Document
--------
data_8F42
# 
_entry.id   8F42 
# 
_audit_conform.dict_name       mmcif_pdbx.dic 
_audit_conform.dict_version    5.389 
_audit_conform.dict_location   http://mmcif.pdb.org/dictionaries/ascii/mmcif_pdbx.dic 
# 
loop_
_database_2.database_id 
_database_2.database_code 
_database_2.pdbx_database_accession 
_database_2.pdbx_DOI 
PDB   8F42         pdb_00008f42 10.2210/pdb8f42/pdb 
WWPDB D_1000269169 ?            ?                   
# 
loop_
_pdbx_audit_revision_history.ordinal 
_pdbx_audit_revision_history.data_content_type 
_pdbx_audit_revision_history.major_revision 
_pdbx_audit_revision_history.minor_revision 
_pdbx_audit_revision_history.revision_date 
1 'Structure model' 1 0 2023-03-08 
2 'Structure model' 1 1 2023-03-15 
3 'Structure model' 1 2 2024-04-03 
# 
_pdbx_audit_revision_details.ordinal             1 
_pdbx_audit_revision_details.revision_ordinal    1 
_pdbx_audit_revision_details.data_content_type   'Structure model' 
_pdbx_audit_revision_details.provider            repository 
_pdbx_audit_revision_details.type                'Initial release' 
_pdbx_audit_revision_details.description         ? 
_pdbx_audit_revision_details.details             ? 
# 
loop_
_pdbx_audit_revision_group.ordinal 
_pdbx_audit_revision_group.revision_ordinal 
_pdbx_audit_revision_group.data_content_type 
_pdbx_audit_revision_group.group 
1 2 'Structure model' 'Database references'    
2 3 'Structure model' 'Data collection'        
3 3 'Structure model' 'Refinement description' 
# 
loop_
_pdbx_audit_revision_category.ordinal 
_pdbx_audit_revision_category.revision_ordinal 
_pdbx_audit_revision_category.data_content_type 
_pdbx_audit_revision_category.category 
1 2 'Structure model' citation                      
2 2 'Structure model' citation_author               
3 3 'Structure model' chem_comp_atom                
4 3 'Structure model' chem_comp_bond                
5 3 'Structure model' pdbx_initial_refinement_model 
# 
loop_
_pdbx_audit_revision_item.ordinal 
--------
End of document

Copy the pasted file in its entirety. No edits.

data_8F42
# 
_entry.id   8F42 
# 
_audit_conform.dict_name       mmcif_pdbx.dic 
_audit_conform.dict_version    5.389 
_audit_conform.dict_location   http://mmcif.pdb.org/dictionaries/ascii/mmcif_pdbx.dic 
# 
loop_
_database_2.database_id 
_database_2.database_code 
_database_2.pdbx_database_accession 
_database_2.pdbx_DOI 
PDB   8F42         pdb_00008f42 10.2210/pdb8f42/pdb 
WWPDB D_1000269169 ?            ?                   
# 
loop_
_pdbx_audit_revision_history.ordinal 
_pdbx_audit_revision_history.data_content_type 
_pdbx_audit_revision_history.major_revision 
_pdbx_audit_revision_history.minor_revision 
_pdbx_audit_revision_history.revision_date 
1 'Structure model' 1 0 2023-03-08 
2 'Structure model' 1 1 2023-03-15 
3 'Structure model' 1 2 2024-04-03 
# 
_pdbx_audit_revision_details.ordinal             1 
_pdbx_audit_revision_details.revision_ordinal    1 
_pdbx_audit_revision_details.data_content_type   'Structure model' 
_pdbx_audit_revision_details.provider            repository 
_pdbx_audit_revision_details.type                'Initial release' 
_pdbx_audit_revision_details.description         ? 
_pdbx_audit_revision_details.details             ? 
# 
loop_
_pdbx_audit_revision_group.ordinal 
_pdbx_audit_revision_group.revision_ordinal 
_pdbx_audit_revision_group.data_content_type 
_pdbx_audit_revision_group.group 
1 2 'Structure model' 'Database references'    
2 3 'Structure model' 'Data collection'        
3 3 'Structure model' 'Refinement description' 
# 
loop_
_pdbx_audit_revision_category.ordinal 
_pdbx_audit_revision_category.revision_ordinal 
_pdbx_audit_revision_category.data_content_type 
_pdbx_audit_revision_category.category 
1 2 'Structure model' citation                      
2 2 'Structure model' citation_author               
3 3 'Structure model' chem_comp_atom                
4 3 'Structure model' chem_comp_bond                
5 3 'Structure model' pdbx_initial_refinement_model 
# 
loop_
_pdbx_audit_revision_item.ordinal 